Price: Mid-range to ultra-premium

Top producers: Chandon, Coldsteam Hills, Coombe Farm, Diamond Valley, Mount Mary, Oakridge, TarraWarra, Toolangi, Wantirna Estate, Yarra Yarra, Yarra Yering, Yeringberg, Yering Station

2007 vintage: Initially hammered by frost and then with the lingering spectre of possible smoke taint, this is a small and very challenging season that could still yet produce some classy Pinot.

Future direction: While the region's geographical diversity lends itself to a number of different styles, its makers need to figure out what their sites do best and then focus more closely on their strengths.

Mornington Peninsula

Principal varieties: Pinot Noir, Pinot Gris, Chardonnay, Shiraz

Climate and style: Cool maritime climate combined with some exceptional sites can produce outstanding wines which are improving as vines age. Spicy, ethereal and intensely-flavoured Pinot Noir, some very stylish and layered expressions of Chardonnay, and the occasional head-turning Pinot Gris.

Price range: Medium to top level

Top producers: Hurley Vineyard, Kooyong, Main Ridge Estate, Paringa Estate, Port Phillip Estate, Stonier, Yabby Lake

2007 vintage: Tricky, small and early, ripening in warmer conditions than usual. Some fine Pinot can still be expected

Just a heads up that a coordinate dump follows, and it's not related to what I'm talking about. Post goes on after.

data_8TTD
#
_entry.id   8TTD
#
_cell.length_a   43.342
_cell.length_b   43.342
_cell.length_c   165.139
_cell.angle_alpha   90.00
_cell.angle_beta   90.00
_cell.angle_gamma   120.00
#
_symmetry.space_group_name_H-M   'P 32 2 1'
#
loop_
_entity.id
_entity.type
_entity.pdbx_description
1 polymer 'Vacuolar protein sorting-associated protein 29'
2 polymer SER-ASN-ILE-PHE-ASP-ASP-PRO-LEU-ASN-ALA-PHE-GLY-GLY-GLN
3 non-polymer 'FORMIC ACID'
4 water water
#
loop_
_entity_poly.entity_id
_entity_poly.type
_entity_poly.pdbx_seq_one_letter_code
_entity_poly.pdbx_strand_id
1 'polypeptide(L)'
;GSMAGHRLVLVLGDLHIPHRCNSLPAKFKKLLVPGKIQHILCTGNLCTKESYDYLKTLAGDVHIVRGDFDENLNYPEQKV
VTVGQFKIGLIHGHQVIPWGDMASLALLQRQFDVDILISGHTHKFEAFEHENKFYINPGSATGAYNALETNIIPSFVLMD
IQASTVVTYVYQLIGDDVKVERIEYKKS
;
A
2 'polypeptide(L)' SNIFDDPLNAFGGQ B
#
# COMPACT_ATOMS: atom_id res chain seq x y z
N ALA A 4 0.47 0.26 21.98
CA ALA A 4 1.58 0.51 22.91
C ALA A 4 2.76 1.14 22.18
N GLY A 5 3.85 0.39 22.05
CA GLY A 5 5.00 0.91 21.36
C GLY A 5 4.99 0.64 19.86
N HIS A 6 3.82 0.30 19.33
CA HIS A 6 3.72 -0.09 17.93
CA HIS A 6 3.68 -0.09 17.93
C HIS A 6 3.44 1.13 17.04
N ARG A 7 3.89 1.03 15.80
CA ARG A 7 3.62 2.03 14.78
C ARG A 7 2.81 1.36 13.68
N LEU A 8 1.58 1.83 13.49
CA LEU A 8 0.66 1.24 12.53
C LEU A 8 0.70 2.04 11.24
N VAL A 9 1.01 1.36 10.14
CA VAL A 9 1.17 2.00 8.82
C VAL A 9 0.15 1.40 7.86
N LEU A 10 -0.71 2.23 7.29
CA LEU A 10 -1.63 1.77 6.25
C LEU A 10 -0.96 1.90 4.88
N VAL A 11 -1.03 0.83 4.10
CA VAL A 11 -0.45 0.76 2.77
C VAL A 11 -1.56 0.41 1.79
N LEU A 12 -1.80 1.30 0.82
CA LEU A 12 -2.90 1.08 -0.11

Future direction: Continued focus and refinement of its key varieties, likely to be enhanced by concentration on better sites.

New South Wales

Big Rivers -Victoria & NSW (Murray Darling, Riverina, Swan Hill, Perricoota)

Principal varieties: Chardonnay, Shiraz, Cabernet Sauvignon, Sauvignon Blanc, Semillon

Climate & style: Continental, with warm to hot dry summers and cooler, wet winters. A reliably warm and dry ripening season is aided by the (usual) availability of irrigation water, producing relatively early-maturing, flavoursome table wines. Irrigation channels provide humidity essential for luscious, concentrated late-harvest dessert styles, including Semillon and fortifieds

Price: Low to mid-market

Top producers: De Bortoli, Lillypilly, McWilliam's, Westend

2007 vintage: While yields were well down in Griffith, its reds are bright and intense. Whites were less impressive, but rains in May helped growers produce good botrytis-affected late harvest whites

Future direction: A movement towards lower yields, higher quality and a more sustainable approach should produce better, but still reliable, quality.

Hunter Valley

Principal varieties: Semillon, Shiraz, Chardonnay, Verdelho

Climate and style: A typically early harvest to avoid seasonal rains tends to promote the region's specialities of tightly-focused, long-term Semillons and meaty, rustic Shiraz. Drier seasons develop reds of more power, depth and structure. Hunter Semillon is Australia's unique dry white, with exceptional cellaring potential. Its Chardonnay is typically rich, round and earlier to develop, while Shiraz is earthy, spicy and distinctive

Price: Moderate to top end

Top producers: Briar Ridge, Brokenwood, Capercaillie, Lake's Folly, Margan, Mount Pleasant, Thomas, Tyrrell's

2007 vintage: Some exceptional Semillons and riper expressions of Shiraz. The Hunter managed to escape smoke taint entirely in 2007

Future direction: The Hunter's fortunes have ebbed and flowed with its popularity as a weekend destination for Sydney residents. Its unique Semillon and Shiraz should be better known and respected.